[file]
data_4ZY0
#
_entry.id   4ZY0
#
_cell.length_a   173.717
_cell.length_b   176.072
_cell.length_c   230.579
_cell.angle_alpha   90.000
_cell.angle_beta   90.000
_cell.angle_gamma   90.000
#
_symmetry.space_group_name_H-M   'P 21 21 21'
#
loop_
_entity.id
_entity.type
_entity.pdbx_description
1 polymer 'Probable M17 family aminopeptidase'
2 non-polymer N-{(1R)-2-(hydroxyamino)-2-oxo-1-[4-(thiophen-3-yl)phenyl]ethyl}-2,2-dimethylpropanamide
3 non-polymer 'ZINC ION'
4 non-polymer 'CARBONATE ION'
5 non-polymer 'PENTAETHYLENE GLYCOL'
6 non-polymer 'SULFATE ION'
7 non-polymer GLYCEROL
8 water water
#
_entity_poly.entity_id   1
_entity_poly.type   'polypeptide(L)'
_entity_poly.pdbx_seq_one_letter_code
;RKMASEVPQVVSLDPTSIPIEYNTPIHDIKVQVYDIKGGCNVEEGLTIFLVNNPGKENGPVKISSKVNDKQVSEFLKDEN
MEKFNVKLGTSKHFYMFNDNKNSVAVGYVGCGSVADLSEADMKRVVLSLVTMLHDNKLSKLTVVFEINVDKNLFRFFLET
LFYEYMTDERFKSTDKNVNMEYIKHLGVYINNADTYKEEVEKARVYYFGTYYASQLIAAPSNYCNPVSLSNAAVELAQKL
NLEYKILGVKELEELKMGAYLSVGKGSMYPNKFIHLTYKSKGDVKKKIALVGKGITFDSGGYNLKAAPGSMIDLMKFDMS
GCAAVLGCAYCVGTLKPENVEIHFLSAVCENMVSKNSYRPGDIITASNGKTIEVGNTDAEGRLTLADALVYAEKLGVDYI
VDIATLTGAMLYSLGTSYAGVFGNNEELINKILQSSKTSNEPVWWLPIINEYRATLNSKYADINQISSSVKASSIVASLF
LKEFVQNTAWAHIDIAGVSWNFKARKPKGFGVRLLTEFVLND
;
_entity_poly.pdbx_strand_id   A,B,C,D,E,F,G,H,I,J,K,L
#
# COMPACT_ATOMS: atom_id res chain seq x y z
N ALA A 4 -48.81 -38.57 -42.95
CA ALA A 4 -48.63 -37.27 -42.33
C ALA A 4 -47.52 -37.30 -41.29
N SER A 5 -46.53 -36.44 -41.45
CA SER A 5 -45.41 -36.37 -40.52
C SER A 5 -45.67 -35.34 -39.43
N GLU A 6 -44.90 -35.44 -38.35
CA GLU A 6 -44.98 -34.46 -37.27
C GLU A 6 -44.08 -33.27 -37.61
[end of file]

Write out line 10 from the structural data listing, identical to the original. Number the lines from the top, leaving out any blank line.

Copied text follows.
_cell.angle_gamma   90.000